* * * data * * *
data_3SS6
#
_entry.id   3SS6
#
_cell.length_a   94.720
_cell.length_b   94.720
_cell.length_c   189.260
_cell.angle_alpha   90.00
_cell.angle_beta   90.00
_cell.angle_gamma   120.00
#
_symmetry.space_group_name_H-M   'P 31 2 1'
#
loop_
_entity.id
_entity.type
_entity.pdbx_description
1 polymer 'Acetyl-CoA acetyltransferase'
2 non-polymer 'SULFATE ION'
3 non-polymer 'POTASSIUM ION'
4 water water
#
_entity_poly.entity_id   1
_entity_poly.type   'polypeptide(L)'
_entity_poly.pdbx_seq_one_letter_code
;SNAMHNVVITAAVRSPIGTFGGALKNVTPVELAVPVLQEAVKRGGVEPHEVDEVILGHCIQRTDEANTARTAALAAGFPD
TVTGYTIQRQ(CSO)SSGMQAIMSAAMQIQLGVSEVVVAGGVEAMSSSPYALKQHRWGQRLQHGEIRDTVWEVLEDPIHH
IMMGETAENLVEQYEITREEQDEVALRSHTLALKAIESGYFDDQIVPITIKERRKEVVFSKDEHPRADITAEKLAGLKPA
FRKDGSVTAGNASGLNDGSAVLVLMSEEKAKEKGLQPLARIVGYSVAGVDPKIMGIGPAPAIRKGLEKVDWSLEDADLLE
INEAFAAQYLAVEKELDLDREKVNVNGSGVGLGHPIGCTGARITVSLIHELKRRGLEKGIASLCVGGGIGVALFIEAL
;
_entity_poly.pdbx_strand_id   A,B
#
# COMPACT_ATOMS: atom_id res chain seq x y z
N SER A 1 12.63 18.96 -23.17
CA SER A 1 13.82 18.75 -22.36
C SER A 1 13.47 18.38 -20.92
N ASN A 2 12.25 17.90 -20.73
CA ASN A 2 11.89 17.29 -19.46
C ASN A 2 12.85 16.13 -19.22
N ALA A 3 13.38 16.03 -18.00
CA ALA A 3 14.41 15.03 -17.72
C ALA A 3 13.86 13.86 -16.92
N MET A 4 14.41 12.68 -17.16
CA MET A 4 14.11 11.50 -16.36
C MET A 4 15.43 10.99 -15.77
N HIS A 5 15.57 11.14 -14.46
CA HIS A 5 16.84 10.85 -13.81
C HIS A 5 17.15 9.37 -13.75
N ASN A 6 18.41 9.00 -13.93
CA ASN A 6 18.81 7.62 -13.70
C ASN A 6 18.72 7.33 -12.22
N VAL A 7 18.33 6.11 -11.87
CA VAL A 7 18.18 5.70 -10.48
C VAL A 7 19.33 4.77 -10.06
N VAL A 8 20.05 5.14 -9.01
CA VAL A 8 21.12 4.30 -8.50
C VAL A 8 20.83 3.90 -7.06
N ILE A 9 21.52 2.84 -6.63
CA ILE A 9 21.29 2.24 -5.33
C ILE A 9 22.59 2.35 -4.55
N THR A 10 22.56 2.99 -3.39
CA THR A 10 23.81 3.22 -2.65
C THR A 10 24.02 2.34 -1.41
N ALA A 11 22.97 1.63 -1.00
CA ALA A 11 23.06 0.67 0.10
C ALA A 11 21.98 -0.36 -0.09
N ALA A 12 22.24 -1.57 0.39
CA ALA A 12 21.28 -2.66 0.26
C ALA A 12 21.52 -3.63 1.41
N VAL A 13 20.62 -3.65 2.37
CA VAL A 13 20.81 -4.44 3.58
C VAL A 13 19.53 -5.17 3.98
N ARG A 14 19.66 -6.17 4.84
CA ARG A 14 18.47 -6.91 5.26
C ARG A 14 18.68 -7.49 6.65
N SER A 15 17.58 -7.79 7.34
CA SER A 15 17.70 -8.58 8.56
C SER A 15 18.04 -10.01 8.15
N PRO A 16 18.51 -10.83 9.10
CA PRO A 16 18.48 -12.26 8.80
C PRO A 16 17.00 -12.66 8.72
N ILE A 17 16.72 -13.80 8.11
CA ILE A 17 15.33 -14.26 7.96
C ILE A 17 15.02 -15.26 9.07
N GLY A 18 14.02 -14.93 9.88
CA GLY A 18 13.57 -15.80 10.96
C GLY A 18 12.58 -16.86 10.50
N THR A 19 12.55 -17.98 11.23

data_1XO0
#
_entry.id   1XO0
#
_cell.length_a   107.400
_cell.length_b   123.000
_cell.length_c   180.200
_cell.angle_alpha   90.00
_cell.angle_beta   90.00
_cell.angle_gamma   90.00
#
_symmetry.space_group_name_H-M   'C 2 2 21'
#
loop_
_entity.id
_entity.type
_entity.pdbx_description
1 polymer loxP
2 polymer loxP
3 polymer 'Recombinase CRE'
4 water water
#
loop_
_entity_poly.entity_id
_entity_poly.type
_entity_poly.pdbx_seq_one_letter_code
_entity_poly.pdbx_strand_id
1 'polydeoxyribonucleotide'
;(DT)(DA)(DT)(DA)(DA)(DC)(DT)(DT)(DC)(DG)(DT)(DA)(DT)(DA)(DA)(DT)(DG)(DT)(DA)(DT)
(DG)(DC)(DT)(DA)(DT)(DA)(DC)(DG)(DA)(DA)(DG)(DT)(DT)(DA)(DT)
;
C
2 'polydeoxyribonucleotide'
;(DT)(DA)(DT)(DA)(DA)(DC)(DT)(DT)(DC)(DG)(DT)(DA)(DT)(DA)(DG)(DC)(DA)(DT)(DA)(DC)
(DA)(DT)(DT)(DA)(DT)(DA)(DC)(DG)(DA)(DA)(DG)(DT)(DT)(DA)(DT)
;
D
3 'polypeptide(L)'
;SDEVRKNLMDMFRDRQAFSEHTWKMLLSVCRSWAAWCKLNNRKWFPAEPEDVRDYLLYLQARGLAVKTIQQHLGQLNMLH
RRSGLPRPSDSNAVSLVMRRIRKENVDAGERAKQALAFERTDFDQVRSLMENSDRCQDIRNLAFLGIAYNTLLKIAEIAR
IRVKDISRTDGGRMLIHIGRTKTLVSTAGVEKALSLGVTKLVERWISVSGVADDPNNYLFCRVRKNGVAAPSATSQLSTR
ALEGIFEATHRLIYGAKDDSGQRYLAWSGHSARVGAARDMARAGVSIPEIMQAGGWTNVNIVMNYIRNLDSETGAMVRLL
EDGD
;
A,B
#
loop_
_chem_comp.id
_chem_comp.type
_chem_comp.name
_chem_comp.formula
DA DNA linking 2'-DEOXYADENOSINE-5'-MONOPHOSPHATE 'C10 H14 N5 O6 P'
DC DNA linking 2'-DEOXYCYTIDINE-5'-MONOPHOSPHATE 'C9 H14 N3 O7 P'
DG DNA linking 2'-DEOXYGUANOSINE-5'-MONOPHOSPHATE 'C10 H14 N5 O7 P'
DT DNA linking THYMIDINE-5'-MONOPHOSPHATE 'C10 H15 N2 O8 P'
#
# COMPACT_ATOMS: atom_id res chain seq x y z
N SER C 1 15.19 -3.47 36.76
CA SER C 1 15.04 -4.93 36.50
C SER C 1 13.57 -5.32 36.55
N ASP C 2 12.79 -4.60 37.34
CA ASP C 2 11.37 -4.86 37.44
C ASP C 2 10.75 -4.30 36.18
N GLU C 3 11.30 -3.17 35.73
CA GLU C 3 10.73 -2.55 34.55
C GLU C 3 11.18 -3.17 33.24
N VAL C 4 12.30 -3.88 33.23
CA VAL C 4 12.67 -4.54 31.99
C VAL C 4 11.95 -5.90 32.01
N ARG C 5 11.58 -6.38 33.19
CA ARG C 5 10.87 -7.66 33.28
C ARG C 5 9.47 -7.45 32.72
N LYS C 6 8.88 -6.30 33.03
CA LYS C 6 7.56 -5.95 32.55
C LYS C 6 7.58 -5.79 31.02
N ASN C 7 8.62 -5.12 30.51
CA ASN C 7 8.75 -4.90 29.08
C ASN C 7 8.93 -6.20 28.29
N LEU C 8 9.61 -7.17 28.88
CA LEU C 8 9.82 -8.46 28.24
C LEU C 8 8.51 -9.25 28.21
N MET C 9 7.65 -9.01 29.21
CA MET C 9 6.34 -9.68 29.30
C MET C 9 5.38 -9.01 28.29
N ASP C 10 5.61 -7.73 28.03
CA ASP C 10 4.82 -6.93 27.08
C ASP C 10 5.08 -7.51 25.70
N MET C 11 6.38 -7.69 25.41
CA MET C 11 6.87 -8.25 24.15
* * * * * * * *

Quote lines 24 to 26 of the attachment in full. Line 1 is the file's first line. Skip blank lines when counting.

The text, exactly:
_entity_poly.type   'polypeptide(L)'
_entity_poly.pdbx_seq_one_letter_code
;SNAMHNVVITAAVRSPIGTFGGALKNVTPVELAVPVLQEAVKRGGVEPHEVDEVILGHCIQRTDEANTARTAALAAGFPD